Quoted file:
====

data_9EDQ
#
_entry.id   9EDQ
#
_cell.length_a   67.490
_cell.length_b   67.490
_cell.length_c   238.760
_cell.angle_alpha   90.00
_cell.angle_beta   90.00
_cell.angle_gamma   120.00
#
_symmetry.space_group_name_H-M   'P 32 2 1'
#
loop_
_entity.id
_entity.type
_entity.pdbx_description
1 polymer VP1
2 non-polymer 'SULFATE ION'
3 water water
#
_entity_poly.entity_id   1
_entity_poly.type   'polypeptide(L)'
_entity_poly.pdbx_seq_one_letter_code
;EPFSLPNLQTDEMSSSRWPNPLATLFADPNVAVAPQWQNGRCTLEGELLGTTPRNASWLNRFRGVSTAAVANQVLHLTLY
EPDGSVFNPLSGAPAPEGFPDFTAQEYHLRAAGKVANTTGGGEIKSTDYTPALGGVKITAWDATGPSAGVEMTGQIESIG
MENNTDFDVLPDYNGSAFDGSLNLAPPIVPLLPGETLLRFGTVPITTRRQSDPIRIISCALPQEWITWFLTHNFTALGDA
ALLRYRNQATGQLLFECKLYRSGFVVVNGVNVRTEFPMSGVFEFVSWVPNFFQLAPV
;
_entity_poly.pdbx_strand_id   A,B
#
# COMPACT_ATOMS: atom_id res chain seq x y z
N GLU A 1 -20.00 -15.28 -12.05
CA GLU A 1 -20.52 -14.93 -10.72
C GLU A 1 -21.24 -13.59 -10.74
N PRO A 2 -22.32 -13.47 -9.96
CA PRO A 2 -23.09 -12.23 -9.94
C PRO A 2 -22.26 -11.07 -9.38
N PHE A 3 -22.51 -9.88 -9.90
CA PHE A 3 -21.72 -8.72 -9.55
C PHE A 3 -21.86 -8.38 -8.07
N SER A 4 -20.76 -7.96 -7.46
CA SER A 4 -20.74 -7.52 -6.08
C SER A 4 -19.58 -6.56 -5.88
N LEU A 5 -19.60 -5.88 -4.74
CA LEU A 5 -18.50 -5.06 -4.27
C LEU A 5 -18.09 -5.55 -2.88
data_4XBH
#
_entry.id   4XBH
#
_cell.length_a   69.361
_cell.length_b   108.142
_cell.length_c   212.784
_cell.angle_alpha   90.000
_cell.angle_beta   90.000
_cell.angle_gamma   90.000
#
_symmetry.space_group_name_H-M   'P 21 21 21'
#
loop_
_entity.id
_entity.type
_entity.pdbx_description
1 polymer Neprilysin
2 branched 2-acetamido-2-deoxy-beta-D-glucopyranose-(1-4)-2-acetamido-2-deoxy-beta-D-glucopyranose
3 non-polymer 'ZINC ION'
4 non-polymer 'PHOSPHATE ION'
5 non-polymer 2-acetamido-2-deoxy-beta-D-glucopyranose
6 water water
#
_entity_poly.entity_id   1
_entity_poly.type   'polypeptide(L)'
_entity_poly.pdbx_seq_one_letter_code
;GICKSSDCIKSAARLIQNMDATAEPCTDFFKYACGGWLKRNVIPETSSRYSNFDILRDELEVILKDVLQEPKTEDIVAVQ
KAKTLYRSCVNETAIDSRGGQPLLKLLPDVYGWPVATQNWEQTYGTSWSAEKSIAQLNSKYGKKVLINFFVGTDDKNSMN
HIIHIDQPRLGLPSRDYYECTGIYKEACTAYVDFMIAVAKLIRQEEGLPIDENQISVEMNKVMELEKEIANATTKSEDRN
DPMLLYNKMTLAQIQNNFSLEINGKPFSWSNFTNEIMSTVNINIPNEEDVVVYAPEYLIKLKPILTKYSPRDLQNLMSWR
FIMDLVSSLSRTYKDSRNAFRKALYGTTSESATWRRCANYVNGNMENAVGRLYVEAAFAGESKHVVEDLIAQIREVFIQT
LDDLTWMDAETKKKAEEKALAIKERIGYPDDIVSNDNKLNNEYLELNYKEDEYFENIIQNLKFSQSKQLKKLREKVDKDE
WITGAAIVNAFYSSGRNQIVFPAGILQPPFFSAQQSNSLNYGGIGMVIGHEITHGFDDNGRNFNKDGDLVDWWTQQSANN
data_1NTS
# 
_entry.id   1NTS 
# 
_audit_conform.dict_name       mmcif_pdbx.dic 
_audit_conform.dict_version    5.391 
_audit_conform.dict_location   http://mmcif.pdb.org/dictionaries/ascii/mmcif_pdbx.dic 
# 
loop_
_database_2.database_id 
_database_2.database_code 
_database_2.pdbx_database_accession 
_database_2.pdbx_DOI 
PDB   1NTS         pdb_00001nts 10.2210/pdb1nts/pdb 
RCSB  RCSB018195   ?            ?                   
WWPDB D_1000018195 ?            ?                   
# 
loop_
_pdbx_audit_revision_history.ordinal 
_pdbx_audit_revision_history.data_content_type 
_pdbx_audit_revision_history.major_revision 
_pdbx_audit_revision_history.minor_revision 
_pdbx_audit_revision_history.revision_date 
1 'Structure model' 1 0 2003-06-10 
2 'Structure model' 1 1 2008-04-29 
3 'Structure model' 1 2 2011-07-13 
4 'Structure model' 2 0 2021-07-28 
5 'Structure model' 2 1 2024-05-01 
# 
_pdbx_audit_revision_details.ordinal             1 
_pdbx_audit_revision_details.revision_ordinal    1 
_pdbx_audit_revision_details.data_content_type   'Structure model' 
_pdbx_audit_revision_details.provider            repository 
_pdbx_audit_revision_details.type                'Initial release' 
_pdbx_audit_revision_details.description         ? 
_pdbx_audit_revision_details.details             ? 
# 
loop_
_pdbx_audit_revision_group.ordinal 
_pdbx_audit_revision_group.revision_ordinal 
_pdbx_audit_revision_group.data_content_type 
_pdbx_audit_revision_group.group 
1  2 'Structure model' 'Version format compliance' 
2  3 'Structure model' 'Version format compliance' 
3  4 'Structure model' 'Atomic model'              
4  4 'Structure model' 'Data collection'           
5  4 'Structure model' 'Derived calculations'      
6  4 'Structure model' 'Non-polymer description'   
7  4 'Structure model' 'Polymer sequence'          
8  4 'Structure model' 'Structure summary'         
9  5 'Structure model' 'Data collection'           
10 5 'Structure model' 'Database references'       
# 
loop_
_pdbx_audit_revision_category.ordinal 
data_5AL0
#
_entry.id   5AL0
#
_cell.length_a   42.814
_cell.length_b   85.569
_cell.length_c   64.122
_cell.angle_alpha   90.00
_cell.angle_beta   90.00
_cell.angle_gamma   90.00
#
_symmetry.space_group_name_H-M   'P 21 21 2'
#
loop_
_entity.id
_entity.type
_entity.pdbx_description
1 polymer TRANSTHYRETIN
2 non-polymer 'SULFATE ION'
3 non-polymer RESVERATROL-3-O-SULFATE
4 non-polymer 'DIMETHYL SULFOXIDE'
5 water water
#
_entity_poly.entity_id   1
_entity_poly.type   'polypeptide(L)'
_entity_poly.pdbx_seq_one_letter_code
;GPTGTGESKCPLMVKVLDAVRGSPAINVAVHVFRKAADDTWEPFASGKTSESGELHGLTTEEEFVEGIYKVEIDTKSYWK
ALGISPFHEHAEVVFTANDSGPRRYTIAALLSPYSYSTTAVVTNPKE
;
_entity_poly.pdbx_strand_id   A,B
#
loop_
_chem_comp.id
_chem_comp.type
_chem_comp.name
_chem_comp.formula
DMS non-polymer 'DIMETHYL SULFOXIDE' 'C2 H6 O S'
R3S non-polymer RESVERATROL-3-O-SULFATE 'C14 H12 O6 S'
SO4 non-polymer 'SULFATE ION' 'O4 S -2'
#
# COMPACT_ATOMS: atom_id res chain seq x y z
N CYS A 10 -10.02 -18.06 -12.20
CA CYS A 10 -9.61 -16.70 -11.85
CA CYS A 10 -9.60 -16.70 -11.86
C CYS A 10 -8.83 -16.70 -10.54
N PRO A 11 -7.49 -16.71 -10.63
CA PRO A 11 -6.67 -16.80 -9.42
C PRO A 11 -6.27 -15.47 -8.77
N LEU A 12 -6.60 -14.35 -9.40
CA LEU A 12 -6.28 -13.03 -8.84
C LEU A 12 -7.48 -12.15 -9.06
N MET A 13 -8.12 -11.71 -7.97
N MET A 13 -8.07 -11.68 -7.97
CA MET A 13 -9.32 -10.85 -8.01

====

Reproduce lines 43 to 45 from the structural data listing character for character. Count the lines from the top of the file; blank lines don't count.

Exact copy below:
CA SER A 4 -20.74 -7.52 -6.08
C SER A 4 -19.58 -6.56 -5.88
N LEU A 5 -19.60 -5.88 -4.74